A substantial amount of data shows that mutations in genes that share similarities with the human genes involved in the insulin/IGF-I signal response pathway are responsible for an impairment of IGF-I/insulin signaling and for an extension of the Caenorhabditis elegans life span.
In particular, the best characterized genes of this ancestral IGF-I/insulin response pathway are: DAF-2, ortholog to the human IGF-I/insulin receptor family; AGE-1, ortholog to human p110 catalytic subunit of phosphoinositide 3-kinase, which is involved in IGF-I/insulin signal transduction; and DAF-16, ortholog to the human FOXO family of Forkhead transcription factors, which regulates IGF-I/insulin-induced changes in gene transcription.
Further recent studies have shown that mutations in the Drosophila melanogaster INR gene (similar to the human insulin receptor) and in the CHICO gene, the ortholog to human insulin receptor substrate-1 (IRS-1), the protein associated with the IGF-I/insulin receptor, affect the life span, confirming the hypothesis that the insulin/IGF-I response pathway plays a role in the regulation of invertebrate longevity.
Intriguingly, mutations in the Saccaromyces cerevisiae SCH9 gene, which share similarities with insulin/IGF-I-regulated AKT1/AKT2 kinases, affect the life span of the yeast.
On the basis of these data it has been predicted that genes involved in the insulin/IGF-I response pathway play a role in longevity throughout evolution.
A major role of IGF-I in mammalian longevity has been suggested by studies on dwarf mice carrying mutations in transcription factors PIT-1 and PROP-1, which are characterized by a long life span and reduced IGF-I plasma levels.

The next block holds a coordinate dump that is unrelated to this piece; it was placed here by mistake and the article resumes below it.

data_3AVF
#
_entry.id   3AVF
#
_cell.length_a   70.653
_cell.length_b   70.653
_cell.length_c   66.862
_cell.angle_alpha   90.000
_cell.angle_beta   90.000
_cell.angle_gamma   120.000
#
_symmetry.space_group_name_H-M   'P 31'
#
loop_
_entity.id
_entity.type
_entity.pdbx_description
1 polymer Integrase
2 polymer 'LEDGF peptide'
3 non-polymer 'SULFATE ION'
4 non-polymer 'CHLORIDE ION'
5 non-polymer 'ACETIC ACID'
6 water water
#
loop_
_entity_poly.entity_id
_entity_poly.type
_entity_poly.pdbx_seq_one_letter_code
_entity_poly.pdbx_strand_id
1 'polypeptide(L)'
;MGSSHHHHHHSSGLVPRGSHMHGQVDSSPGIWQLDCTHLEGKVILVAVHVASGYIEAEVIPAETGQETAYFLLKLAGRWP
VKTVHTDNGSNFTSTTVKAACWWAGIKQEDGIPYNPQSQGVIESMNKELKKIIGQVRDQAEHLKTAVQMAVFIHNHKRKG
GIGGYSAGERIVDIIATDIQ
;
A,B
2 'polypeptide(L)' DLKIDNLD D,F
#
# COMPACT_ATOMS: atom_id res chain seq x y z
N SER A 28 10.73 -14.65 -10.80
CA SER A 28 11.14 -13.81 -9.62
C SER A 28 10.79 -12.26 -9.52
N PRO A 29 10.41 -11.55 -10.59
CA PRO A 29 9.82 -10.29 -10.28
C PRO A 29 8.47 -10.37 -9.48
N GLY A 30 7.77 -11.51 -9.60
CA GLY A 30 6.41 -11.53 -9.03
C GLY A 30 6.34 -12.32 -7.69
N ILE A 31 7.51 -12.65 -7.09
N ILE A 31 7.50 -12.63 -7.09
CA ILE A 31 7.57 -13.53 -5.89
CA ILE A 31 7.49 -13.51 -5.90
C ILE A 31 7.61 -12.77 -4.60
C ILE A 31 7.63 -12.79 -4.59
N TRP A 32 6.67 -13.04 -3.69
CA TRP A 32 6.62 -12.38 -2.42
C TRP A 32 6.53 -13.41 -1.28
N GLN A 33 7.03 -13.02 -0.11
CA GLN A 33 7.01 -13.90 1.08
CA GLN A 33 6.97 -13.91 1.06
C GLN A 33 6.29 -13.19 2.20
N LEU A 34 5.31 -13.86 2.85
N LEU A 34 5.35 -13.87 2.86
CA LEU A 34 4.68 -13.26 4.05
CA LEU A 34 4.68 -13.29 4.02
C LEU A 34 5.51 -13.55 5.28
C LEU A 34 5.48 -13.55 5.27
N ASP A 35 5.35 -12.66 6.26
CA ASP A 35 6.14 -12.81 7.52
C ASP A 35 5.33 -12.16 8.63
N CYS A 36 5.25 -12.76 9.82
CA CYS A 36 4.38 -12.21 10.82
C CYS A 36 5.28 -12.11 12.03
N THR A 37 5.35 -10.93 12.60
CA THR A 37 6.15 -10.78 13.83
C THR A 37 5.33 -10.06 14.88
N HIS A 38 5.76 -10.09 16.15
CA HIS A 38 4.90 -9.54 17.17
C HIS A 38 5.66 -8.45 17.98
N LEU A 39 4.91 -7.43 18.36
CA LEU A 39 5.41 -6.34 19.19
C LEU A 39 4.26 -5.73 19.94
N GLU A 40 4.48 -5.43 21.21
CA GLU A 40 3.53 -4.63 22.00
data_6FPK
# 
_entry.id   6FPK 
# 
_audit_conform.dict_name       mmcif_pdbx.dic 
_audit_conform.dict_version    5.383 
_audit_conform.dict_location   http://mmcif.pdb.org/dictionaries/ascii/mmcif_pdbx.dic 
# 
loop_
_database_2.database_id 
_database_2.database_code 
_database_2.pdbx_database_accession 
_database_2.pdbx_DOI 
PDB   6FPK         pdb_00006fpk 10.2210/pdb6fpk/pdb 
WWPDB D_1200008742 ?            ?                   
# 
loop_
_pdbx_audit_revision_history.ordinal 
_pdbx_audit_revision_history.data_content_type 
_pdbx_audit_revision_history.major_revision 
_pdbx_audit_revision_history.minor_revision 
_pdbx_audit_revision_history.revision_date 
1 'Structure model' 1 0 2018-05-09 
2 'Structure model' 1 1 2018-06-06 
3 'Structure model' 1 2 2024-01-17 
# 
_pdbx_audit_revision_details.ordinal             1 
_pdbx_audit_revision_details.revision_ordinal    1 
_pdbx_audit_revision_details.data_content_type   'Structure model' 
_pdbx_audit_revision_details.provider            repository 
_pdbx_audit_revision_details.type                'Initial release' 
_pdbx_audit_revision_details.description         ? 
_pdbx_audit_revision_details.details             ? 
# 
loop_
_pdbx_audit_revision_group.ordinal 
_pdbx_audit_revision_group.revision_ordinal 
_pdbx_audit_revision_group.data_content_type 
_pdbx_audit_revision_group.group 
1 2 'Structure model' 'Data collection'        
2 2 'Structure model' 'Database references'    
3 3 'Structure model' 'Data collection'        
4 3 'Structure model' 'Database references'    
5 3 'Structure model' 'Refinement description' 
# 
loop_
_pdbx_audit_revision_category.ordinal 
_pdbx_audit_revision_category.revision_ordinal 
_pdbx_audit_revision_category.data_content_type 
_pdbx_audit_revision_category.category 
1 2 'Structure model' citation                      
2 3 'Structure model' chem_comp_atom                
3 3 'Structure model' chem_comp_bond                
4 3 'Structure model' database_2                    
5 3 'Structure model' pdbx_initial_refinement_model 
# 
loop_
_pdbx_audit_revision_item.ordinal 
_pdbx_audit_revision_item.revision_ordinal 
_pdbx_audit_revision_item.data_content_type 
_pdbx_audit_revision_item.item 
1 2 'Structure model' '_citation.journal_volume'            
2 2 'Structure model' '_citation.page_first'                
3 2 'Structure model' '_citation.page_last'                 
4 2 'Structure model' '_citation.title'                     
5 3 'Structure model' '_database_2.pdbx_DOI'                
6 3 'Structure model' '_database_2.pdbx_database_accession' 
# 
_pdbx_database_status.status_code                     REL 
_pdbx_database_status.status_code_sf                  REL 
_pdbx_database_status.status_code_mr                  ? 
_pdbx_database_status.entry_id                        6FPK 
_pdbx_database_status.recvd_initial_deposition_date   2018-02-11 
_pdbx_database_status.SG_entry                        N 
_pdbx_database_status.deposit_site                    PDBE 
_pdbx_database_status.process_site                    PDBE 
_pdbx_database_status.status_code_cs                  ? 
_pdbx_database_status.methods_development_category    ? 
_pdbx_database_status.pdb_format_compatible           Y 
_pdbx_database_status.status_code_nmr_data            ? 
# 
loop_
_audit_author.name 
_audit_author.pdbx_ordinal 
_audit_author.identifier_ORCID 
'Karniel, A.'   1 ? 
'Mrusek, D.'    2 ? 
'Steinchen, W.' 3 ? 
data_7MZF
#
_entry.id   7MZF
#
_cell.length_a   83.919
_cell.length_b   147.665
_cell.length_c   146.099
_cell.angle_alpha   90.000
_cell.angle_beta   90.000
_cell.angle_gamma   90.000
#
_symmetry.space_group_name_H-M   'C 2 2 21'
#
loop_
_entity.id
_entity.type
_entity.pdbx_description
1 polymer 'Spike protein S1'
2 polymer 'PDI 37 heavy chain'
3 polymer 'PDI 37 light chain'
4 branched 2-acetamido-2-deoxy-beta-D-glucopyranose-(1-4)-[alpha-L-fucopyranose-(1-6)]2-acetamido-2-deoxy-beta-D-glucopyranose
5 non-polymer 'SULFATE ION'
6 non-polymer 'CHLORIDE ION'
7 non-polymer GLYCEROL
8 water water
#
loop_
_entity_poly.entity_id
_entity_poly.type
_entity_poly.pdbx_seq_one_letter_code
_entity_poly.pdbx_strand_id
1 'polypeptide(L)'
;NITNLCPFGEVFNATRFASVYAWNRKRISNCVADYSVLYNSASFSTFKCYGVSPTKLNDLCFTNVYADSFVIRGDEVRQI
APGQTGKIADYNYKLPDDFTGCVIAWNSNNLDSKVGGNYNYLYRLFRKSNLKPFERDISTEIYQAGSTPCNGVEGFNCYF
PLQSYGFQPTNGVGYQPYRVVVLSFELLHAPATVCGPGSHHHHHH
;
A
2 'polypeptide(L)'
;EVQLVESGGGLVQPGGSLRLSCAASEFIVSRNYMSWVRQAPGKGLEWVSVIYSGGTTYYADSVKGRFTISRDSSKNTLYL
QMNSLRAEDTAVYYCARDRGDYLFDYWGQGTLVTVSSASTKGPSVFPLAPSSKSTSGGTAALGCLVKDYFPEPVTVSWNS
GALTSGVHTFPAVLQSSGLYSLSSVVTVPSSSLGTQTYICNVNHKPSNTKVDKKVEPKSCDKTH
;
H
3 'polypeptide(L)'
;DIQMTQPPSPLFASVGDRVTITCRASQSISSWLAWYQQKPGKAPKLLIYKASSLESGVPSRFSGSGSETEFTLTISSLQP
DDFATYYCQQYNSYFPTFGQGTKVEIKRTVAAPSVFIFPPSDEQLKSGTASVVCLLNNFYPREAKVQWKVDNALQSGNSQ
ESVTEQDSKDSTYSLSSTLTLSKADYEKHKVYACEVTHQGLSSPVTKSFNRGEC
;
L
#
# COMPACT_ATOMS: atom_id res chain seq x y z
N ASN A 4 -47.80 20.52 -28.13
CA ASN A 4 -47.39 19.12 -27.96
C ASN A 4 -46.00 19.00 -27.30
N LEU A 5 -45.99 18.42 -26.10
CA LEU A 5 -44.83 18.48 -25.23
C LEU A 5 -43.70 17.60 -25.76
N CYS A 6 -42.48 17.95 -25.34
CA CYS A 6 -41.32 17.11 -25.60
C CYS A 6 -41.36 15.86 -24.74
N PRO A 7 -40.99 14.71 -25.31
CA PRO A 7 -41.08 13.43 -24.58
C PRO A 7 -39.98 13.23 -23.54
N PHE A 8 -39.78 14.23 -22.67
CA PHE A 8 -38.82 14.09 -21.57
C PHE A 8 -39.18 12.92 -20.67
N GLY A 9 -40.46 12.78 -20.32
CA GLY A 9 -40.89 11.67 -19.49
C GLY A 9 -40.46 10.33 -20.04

Conversely, transgenic animals with elevated plasma IGF-I levels have a short life span.
In humans there is evidence that long-lived subjects have decreased plasma IGF-I levels and preserved insulin action compared with aged subjects, thus indicating that an efficient insulin response has an impact on human longevity.
Scientists tested the hypothesis that polymorphic variants of IGF-I response pathway genes, namely IGF-IR (IGF-I receptor; G/A, codon 1013), PI3KCB (phosphoinositol 3-kinase; T/C, 359 bp; A/G, 303 bp), IRS-1 (insulin receptor substrate-1; G/A, codon 972), and FOXO1A (T/C, 97347 bp), play a role in systemic IGF-I regulation and human longevity.
The major finding of this investigation was that subjects carrying at least an A allele at IGF-IR have low levels of free plasma IGF-I and are more represented among long-lived people.
Moreover, genotype combinations at IGF-IR and PI3KCB genes affect free IGF-I plasma levels and longevity.
These findings represent the first indication that free IGF-I plasma levels and human longevity are coregulated by an overlapping set of genes, contributing to the hypothesis that the impact of the IGF-I/insulin pathway on longevity is a property that has been evolutionarily conserved throughout the animal kingdom.